Upon observation the footwork of The Progressive Protection Systems (PPS), as taught by Master Geoff Bennett, seems to have more in common with western boxing than the obscure Chinese drunken boxing. Whilst PPS do not teach drunken boxing per say, it does have similar principles with the footwork and the movement of the head and body. The reason this is not readily apparent is that within PPS the movement are done very quick and subtly not overtly as in the true drunken forms . . . even when junior students of the systems are told of this link they are very surprised.
Stance and postures is based on the principle of Joong Sum But Ting Lao (Centre is never still) which is shared with the true drunken boxing. Whilst this is overtly obvious in true drunken with the obvious swaying movement PPS exponent bodies whilst seemingly still are moving, balancing on a fine line between on and off balance. This ensures that rapid response and movement since the energy required to accelerate such a mass is less than one that is rooted fully at rest.
Many systems have this obsession with being on balance. Master Geoff Bennett advocates playing with balance but never been on balance. He explains, “When you are on balance you centre is stationary. We want our centre never to be stagnant but always free and moving”.
He adds further, “When striking you don’t want to be on balance because that mean our power is grounded when want our mass to be in our opponent such that you are basically using a controlled stumble into you opponent”.
What is the advantage of the stumbling principle?? To understand the answer one must fully appreciate the way people and most martial systems normally move. Movement is normally a series of counterbalances. To move forward people normally place their weight on the supporting leg move, counterbalance to lift the front leg then shift the weight back on the front leg. This shifts the inertia of you r body backwards for a fraction whilst counterbalancing. Stumbling ensure that the inertia is always travelling in the intended direction without the need for counterbalancing. Thus movement is streamlined and more economical and less telegraphic with the perception by the opponent that you are moving twice as quick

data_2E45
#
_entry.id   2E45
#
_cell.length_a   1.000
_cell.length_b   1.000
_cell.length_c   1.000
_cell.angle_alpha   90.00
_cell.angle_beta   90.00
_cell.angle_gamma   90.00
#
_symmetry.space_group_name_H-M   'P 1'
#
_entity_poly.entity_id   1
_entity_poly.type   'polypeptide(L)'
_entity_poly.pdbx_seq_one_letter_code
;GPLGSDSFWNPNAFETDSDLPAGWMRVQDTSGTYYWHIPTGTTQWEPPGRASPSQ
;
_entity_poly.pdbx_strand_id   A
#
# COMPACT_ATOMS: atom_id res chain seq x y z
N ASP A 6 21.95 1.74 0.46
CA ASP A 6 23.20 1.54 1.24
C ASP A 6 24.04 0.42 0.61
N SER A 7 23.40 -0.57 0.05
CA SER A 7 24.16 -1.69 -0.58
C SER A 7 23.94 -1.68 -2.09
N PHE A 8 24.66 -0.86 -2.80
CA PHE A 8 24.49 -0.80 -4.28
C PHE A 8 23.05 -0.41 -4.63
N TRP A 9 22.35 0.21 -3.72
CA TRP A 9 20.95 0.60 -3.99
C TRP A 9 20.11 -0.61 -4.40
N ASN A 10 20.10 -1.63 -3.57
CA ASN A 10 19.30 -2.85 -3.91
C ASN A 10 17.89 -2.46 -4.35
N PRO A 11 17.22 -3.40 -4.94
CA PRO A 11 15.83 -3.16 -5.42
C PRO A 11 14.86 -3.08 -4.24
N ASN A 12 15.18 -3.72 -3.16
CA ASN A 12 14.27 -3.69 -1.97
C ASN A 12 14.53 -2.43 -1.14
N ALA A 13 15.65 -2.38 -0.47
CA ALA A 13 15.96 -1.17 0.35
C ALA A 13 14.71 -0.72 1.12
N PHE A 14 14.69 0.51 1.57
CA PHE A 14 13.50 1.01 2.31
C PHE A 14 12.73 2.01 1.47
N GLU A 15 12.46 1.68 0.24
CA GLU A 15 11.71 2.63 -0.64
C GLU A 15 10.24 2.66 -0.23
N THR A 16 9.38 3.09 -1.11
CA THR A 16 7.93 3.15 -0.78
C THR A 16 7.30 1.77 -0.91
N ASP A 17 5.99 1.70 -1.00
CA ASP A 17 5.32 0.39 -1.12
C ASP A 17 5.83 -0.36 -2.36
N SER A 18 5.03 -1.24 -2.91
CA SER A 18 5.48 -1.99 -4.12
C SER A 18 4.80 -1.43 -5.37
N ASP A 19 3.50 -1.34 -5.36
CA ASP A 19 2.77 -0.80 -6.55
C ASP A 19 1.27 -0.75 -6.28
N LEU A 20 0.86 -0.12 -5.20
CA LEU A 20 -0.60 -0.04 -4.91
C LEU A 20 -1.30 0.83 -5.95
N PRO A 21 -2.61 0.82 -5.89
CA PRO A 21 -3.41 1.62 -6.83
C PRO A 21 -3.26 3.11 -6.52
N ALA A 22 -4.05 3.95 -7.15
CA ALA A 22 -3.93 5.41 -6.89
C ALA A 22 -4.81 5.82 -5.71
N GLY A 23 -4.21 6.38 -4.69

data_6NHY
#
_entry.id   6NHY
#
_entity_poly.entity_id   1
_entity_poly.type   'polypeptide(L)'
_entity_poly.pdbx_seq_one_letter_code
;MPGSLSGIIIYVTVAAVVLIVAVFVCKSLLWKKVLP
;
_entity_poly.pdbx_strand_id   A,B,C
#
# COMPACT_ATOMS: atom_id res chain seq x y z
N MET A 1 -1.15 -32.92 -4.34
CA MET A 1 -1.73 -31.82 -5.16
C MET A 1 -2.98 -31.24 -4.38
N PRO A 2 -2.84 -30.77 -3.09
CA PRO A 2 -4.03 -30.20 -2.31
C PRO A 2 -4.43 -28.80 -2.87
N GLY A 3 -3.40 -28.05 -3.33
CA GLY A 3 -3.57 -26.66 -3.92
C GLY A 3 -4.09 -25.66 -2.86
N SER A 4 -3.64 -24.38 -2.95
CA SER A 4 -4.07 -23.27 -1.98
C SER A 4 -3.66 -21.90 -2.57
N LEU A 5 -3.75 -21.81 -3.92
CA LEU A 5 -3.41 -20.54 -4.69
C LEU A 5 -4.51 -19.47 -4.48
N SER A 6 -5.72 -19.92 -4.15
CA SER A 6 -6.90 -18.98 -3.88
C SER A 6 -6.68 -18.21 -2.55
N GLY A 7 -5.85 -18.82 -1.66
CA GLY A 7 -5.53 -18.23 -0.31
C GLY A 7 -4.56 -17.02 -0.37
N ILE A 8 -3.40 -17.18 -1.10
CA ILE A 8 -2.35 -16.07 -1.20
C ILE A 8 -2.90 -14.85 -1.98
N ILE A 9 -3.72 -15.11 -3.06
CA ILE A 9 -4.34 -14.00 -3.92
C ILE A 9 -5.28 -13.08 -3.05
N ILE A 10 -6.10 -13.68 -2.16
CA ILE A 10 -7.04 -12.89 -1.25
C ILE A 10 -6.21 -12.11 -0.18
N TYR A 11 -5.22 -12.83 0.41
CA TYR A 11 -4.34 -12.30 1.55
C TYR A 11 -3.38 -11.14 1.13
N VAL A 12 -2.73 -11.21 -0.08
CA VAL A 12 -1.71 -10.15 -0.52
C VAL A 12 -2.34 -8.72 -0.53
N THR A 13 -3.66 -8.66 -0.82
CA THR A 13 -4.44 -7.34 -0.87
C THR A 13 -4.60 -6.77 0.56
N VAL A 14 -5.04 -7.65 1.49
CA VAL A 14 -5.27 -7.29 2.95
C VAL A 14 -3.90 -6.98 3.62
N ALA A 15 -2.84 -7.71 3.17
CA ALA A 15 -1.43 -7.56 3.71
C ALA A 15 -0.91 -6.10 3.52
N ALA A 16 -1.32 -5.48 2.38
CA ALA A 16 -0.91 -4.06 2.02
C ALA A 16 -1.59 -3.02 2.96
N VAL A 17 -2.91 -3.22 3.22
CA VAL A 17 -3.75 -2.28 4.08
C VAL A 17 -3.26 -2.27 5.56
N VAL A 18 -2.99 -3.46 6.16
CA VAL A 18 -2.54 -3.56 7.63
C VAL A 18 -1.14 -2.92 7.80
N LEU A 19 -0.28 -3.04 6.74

Most of our hand strikes are done with this stumbling principle in mind and even some of our evasion movements have this principle-however on a very subtle level. Here PPS shares similar power generating principle to drunken system. Both PPS and drunken encourage by the stumbling principle such that the full mass of the practitioner is utilized with gravity to deliver the strike. Notice the power generation principle are similar not the same as PPS utilise to twitch function upon contact to ensure high impulse whilst drunken strikes are more exaggerated with a more pronounced driving and follow through.
Master Bennett also advocates fluidity around the centre of mass. This principle is also parallel to that found in drunken boxing this allows the practitioner if struck to flow around the centre of mass using the opponents force to redirect an almost simultaneous strike in response. A few systems train sensitivity of the arms (eg push hand, chi sao, kakie, hubud), fewer also train sensitivity of the legs (eg chi gerk). Very few systems however train sensitivity of the body to tactile stimulus needed to undertake this redirection of force.
While the Progressive Protection Systems seems modern and neo classical both in appearance and name it is based on the science found in traditional Chinese martial arts. It has adopted principles such as stumbling footwork and centre of mass concepts found in the traditional drunken system but applied them in a more subtle manner in terms spatial and chronological context.
About the author: Alvin Kan has been studying Martial Arts for 18 years starting with Judo, 6 Years with Master Michael Spinks Studying Jin Wu Koon Double Dragon Shaolin Gung Fu and the Past 11 Years with Master Geoff Bennett studying Progressive Protections Systems, which is based on the Five Ancestors Gung Fu System. Alvin also has investigated the arts of Brazillian Ju Jutsu, Kickboxing and Kali and teaches The Progressive Protection Systems in the Hills District, North Western Sydney.
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